Fig 1. Early statin discontinuation vs. continued use and cumulative incidence of myocardial infarction (top panel) and death from cardiovascular disease (bottom panel).
Fig 2. Statin-related news stories and early discontinuation of statin, antihypertensive medication, and use of insulin among statin users.

It is worrisome that patients’ very own life might be at stake due to misleading propaganda that feeds from the fear of exaggerating adverse events for specific treatments (drugs, vaccines, etc.). To have these very own propaganda makers, in an ungracious second act, pretending to be messiahs, to promise patients the “healthiest” option available for their disease, thus creating widely successful businesses by selling non-effective products at the expense of putting the populations’ health at risk.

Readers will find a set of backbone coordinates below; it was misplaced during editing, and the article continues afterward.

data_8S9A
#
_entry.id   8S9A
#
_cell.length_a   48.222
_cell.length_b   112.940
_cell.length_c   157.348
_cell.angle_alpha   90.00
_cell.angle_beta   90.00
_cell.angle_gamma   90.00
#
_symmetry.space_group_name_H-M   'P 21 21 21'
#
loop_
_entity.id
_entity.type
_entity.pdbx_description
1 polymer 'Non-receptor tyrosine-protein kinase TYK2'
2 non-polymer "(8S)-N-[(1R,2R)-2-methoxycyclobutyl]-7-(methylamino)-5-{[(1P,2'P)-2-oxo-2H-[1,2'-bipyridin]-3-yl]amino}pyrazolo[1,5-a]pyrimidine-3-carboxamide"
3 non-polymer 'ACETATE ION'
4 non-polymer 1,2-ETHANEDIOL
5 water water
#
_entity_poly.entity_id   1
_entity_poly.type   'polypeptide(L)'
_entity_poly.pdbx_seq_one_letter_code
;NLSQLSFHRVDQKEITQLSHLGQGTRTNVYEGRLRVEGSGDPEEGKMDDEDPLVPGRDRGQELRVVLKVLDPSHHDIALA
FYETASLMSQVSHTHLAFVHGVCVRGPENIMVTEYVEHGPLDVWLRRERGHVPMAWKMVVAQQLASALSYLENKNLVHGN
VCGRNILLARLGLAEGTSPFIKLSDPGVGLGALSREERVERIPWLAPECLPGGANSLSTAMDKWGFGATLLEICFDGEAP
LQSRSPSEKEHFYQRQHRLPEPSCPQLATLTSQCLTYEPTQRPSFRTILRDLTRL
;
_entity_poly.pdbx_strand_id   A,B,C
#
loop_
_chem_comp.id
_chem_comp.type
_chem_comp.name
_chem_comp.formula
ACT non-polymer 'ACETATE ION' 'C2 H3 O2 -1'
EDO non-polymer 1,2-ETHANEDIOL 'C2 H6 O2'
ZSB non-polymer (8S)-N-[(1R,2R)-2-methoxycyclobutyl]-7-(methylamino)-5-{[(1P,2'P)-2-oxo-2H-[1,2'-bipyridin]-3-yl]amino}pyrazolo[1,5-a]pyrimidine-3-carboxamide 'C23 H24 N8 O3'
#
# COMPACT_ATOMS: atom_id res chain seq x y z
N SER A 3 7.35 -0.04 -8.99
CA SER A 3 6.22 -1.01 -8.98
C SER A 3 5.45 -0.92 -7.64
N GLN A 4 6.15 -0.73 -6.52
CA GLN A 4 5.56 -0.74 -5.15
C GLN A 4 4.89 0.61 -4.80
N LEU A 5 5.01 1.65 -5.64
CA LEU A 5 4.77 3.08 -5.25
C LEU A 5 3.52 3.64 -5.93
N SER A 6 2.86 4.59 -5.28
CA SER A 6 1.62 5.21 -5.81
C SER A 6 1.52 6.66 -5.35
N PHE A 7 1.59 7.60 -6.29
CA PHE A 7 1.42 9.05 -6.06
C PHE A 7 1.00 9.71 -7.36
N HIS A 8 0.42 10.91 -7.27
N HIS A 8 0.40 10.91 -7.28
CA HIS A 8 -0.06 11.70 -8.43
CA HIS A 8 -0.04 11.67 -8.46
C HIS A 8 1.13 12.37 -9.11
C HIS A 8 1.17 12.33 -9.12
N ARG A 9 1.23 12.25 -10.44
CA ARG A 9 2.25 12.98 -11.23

But this misinformation phenomenon has been more impactful and dreadful during the pandemic since we are dealing with a highly transmissible disease, where the cost of disinformation results in more people getting infected with Covid19 ,or dying because of Covid19.

But what can we do as healthcare professionals?  As scientists? The first thing to do is to speak up. We must not be silent as false and misleading information spreads. The truth tends not to be soothing, hopeful, nor easy to process, and during this cumbersome year, this might become a more challenging task when coming to terms with “the new normal.” The evidence does not change because of our feelings, thus making it imperative to face the facts. Our role as physicians, healthcare workers, and scientists is to be modern versions of Prometheus, and reside on the frontline to fight back misinformation by being leaders that defend the torch truth, and share it with the world.